At 5:45pm and we finally made it down to Shepherd Pass Trailhead. I called Strider and waited for her to come get us. When she arrived, she said, very nonchalantly, “You guys don’t look tired!” I smiled and gave a little chuckle. We said hello to her dog, Indy, put our packs in the back of the truck, and proceeded to exchange horror stories. Strider told us the tale of her experience on Shepherd Pass, and it was just as abhorrent as our account…apparently, when not covered in snow, the initial descent down Shepherd is covered with equally terrifying scree and talus.
“I discovered a plethora of bruises all over my butt cheeks, as well as some severe chafing in-between those flesh muffins.”
We finally reached Mt. Williamson Motel & Base Camp—it was like heaven! Strider treated us each to a beer and generously washed our disgusting laundry (remember my period?) We were finally able to take a hot shower, scrub the grease out of our hair, and sleep in a real bed after 8 days. In addition to the discomfort that I had already been experiencing elsewhere on my body, like my scorched lips and reddened legs, I discovered a plethora of bruises all over my butt cheeks, as well as some severe chafing in-between those flesh muffins. Although disgusted, my husband lovingly spread some Joshua Tree Hiking Salve on my raw flesh. What a great guy! (As a side note, I highly recommend bringing a small jar of the stuff with you when you venture out on a hiking excursion. It’s awesome!)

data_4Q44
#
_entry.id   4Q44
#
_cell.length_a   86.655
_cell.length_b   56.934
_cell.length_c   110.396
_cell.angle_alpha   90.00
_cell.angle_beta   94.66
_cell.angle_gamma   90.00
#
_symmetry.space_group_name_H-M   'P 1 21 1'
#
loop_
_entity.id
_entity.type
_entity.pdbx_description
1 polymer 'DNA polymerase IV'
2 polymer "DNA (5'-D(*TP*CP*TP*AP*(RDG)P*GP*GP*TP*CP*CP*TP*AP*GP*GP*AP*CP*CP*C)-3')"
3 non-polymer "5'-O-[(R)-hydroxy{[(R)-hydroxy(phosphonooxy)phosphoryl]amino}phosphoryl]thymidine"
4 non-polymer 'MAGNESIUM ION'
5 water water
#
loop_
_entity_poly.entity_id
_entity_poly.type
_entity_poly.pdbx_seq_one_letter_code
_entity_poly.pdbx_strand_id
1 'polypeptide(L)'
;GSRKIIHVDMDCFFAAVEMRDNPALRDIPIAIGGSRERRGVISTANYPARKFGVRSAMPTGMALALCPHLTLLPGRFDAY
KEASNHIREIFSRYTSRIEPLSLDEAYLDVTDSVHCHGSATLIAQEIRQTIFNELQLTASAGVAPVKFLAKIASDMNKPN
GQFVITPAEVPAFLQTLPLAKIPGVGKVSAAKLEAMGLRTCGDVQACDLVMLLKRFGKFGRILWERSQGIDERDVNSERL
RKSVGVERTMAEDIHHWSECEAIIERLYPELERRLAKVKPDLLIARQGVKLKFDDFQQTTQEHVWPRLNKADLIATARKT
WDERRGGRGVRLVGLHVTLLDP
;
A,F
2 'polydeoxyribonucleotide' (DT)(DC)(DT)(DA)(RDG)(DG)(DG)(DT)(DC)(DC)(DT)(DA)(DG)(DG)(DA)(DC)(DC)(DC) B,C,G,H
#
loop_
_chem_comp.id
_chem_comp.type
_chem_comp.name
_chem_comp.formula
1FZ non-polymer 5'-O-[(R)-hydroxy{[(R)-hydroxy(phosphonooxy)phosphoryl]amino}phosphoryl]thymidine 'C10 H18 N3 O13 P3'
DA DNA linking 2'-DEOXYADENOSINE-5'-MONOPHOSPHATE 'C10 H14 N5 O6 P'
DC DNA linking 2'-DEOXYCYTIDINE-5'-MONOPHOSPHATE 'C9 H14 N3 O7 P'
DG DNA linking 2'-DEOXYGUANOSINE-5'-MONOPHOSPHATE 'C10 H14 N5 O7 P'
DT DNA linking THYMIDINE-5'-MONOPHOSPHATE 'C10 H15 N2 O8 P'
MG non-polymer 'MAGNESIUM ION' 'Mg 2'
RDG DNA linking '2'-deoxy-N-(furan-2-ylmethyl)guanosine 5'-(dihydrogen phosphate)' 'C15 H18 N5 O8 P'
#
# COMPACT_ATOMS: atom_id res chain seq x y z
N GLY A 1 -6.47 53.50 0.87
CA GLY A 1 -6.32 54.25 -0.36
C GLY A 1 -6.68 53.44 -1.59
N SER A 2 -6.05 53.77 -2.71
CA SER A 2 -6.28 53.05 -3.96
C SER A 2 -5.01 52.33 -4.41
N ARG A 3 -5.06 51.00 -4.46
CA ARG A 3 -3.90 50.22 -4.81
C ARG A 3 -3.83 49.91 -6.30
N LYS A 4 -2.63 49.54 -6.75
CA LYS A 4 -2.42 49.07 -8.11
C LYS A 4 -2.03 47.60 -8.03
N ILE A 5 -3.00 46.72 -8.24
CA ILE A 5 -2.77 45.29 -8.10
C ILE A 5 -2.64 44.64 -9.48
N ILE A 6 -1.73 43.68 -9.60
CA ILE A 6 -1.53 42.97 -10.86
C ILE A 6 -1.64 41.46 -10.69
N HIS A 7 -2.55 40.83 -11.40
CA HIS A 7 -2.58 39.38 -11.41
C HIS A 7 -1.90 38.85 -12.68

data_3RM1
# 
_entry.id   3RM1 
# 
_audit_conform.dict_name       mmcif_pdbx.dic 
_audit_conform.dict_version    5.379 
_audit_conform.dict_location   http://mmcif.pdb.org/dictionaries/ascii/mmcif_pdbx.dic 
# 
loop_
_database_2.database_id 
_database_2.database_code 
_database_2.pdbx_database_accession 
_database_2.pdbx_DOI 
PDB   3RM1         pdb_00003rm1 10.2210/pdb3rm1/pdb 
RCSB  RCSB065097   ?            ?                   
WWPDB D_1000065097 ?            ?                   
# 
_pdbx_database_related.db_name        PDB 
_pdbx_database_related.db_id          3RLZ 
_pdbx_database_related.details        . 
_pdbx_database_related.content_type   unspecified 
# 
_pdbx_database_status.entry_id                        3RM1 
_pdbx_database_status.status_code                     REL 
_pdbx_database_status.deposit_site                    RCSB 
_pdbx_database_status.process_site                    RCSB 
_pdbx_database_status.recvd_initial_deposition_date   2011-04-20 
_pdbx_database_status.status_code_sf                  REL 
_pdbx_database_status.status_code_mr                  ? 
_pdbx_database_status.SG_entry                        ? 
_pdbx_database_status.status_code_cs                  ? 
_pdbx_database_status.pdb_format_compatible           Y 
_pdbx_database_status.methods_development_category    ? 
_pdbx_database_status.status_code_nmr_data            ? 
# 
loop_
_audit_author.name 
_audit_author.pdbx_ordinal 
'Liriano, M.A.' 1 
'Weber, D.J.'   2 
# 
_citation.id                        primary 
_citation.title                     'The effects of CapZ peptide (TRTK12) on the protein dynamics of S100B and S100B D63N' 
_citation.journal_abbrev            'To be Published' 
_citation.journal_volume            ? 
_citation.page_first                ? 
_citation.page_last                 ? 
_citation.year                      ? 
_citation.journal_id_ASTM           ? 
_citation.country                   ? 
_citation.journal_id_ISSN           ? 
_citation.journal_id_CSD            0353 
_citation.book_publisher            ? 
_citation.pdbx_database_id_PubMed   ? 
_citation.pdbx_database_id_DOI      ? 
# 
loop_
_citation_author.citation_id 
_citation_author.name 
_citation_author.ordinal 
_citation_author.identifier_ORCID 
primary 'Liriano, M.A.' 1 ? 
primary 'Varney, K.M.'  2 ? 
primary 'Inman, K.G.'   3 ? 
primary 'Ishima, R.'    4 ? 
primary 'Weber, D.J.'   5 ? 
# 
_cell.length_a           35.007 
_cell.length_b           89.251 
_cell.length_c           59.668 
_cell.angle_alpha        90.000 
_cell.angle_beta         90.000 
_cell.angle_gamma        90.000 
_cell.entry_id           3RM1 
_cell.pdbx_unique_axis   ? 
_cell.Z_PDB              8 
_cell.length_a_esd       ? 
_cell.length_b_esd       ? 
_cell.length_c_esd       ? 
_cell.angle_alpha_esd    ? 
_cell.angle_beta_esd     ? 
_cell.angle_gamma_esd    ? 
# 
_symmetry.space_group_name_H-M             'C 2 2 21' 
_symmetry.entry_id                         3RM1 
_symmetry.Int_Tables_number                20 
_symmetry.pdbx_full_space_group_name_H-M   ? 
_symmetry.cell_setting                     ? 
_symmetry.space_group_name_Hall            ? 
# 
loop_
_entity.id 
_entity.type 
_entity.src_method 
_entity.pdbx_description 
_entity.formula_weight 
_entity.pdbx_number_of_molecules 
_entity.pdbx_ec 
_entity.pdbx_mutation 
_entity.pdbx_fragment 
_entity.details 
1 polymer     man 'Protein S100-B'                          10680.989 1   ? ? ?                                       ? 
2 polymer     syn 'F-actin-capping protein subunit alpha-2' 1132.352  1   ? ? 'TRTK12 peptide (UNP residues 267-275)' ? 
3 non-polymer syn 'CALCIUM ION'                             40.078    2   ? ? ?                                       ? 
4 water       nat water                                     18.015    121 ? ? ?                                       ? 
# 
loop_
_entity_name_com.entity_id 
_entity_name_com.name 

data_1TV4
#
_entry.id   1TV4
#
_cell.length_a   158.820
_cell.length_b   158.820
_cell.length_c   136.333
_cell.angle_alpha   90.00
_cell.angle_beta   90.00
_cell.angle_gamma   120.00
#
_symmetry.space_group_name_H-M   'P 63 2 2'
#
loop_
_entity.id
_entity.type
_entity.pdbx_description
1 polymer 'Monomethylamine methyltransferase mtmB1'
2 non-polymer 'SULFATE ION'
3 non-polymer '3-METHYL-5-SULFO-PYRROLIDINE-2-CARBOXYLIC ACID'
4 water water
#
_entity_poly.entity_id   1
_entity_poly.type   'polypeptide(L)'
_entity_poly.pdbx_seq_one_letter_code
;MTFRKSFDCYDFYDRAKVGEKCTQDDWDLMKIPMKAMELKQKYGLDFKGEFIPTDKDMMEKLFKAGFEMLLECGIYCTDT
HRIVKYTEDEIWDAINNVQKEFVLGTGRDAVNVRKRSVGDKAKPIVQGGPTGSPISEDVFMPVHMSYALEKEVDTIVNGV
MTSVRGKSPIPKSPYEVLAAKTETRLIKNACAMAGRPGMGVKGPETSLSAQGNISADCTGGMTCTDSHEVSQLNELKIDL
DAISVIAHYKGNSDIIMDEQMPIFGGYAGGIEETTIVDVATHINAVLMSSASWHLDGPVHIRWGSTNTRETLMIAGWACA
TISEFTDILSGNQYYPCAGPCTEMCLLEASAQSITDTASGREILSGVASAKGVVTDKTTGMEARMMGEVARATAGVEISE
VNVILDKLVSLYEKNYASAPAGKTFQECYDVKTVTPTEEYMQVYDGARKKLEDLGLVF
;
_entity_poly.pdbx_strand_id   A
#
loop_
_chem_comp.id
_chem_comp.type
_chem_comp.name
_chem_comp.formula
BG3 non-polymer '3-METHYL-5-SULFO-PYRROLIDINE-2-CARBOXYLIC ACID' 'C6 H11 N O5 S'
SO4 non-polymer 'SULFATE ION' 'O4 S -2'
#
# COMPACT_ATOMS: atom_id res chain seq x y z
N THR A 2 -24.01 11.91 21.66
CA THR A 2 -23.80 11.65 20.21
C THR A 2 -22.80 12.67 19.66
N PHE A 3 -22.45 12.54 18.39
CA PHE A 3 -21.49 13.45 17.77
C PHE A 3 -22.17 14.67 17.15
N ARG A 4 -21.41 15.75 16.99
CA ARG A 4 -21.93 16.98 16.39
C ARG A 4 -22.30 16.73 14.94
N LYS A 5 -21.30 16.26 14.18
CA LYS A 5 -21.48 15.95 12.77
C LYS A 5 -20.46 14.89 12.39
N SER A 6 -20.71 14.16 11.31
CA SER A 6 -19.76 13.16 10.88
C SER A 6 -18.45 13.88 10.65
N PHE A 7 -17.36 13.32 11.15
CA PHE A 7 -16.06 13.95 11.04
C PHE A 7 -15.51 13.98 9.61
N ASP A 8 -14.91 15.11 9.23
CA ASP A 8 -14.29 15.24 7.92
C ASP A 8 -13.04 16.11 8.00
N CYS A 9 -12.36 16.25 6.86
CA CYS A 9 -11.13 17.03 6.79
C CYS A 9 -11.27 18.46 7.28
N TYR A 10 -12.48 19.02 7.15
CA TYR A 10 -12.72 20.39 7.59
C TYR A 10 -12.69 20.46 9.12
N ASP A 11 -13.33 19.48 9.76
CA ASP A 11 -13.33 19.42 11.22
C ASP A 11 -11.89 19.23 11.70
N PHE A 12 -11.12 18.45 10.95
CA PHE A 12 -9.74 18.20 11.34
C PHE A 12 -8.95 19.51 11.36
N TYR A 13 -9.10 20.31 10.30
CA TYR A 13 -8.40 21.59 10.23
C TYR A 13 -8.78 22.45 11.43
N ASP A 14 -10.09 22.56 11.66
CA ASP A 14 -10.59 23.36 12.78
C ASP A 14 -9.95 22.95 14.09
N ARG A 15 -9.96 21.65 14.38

Ultimately, it took us two days to come down through Shepherd Pass Trail; however, we at least made a name for ourselves. Strider said we would be going down in her hall of fame for that one.
We took a 5-day hiatus to venture to Mammoth Lakes so that I could see a doctor about my lip. She said it could have been a cold sore outbreak; the altitude and UV exposure will do that. She wrote me a prescription to treat my condition and sent me on my way. We were feeling weak, aching, and tired, so we got massages to recuperate.
A day later, my husband’s lip started doing the same thing, and he cursed me for giving him herpes. We went back to the same doctor I had seen, and she came to my defense. She said that the majority of the population have unwittingly been exposed to the virus (by merely drinking out of the same cup as someone else), it just lies dormant until something triggers an outbreak. I don’t know what the truth is to that, but I’ll accept her explanation.
We would continue on the JMT, but I was damaged for the rest of the trip from the ordeal. Any steep snow we encountered after that, my legs would feel unsteady—I was psychologically broken—it was that terrifying! I can honestly say that the ‘Shepherd Pass Ordeal’ was one of the most awful experiences in my life.
So, if you find yourself out on the JMT and are looking to find a place to exit…please, for the love of God, do not take Shepherd Pass Trail!